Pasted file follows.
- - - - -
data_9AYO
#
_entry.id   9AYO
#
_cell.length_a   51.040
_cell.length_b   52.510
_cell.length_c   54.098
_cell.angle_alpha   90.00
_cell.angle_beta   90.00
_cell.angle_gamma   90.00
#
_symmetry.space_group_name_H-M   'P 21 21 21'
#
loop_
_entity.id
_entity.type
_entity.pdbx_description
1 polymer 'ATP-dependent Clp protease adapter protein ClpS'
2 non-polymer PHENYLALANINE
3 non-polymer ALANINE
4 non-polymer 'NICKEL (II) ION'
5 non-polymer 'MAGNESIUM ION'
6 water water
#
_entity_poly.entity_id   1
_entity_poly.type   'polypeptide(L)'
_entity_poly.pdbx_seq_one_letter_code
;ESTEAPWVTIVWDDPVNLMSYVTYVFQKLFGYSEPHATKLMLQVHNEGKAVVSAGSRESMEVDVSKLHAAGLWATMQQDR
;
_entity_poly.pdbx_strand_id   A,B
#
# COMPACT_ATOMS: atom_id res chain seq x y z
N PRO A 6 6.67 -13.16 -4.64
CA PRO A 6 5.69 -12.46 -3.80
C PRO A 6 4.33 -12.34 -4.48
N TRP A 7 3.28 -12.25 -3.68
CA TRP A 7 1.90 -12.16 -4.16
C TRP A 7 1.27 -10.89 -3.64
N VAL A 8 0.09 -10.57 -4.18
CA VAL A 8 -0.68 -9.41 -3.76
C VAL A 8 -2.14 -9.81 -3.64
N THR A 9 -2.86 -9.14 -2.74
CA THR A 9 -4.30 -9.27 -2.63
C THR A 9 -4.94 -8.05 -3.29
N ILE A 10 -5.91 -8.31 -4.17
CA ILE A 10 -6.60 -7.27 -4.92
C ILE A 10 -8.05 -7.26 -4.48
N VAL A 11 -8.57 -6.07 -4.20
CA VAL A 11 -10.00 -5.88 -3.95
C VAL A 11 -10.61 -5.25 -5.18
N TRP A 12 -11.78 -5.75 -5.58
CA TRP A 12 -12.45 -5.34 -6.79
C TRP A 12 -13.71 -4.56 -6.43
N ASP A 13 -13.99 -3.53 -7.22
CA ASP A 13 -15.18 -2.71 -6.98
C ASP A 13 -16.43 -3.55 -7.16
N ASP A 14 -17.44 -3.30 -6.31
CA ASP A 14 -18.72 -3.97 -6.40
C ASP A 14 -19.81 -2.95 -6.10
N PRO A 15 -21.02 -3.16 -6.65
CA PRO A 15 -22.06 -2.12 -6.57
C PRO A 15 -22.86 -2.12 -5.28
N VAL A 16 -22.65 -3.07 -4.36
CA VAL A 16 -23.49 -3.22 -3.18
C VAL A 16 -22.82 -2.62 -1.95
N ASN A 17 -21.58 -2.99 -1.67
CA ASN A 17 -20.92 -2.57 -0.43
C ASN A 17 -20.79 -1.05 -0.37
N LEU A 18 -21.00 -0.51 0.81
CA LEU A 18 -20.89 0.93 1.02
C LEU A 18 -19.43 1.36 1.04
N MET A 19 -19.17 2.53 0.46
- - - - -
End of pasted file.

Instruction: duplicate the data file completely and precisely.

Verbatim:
data_9AYO
#
_entry.id   9AYO
#
_cell.length_a   51.040
_cell.length_b   52.510
_cell.length_c   54.098
_cell.angle_alpha   90.00
_cell.angle_beta   90.00
_cell.angle_gamma   90.00
#
_symmetry.space_group_name_H-M   'P 21 21 21'
#
loop_
_entity.id
_entity.type
_entity.pdbx_description
1 polymer 'ATP-dependent Clp protease adapter protein ClpS'
2 non-polymer PHENYLALANINE
3 non-polymer ALANINE
4 non-polymer 'NICKEL (II) ION'
5 non-polymer 'MAGNESIUM ION'
6 water water
#
_entity_poly.entity_id   1
_entity_poly.type   'polypeptide(L)'
_entity_poly.pdbx_seq_one_letter_code
;ESTEAPWVTIVWDDPVNLMSYVTYVFQKLFGYSEPHATKLMLQVHNEGKAVVSAGSRESMEVDVSKLHAAGLWATMQQDR
;
_entity_poly.pdbx_strand_id   A,B
#
# COMPACT_ATOMS: atom_id res chain seq x y z
N PRO A 6 6.67 -13.16 -4.64
CA PRO A 6 5.69 -12.46 -3.80
C PRO A 6 4.33 -12.34 -4.48
N TRP A 7 3.28 -12.25 -3.68
CA TRP A 7 1.90 -12.16 -4.16
C TRP A 7 1.27 -10.89 -3.64
N VAL A 8 0.09 -10.57 -4.18
CA VAL A 8 -0.68 -9.41 -3.76
C VAL A 8 -2.14 -9.81 -3.64
N THR A 9 -2.86 -9.14 -2.74
CA THR A 9 -4.30 -9.27 -2.63
C THR A 9 -4.94 -8.05 -3.29
N ILE A 10 -5.91 -8.31 -4.17
CA ILE A 10 -6.60 -7.27 -4.92
C ILE A 10 -8.05 -7.26 -4.48
N VAL A 11 -8.57 -6.07 -4.20
CA VAL A 11 -10.00 -5.88 -3.95
C VAL A 11 -10.61 -5.25 -5.18
N TRP A 12 -11.78 -5.75 -5.58
CA TRP A 12 -12.45 -5.34 -6.79
C TRP A 12 -13.71 -4.56 -6.43
N ASP A 13 -13.99 -3.53 -7.22
CA ASP A 13 -15.18 -2.71 -6.98
C ASP A 13 -16.43 -3.55 -7.16
N ASP A 14 -17.44 -3.30 -6.31
CA ASP A 14 -18.72 -3.97 -6.40
C ASP A 14 -19.81 -2.95 -6.10
N PRO A 15 -21.02 -3.16 -6.65
CA PRO A 15 -22.06 -2.12 -6.57
C PRO A 15 -22.86 -2.12 -5.28
N VAL A 16 -22.65 -3.07 -4.36
CA VAL A 16 -23.49 -3.22 -3.18
C VAL A 16 -22.82 -2.62 -1.95
N ASN A 17 -21.58 -2.99 -1.67
CA ASN A 17 -20.92 -2.57 -0.43
C ASN A 17 -20.79 -1.05 -0.37
N LEU A 18 -21.00 -0.51 0.81
CA LEU A 18 -20.89 0.93 1.02
C LEU A 18 -19.43 1.36 1.04
N MET A 19 -19.17 2.53 0.46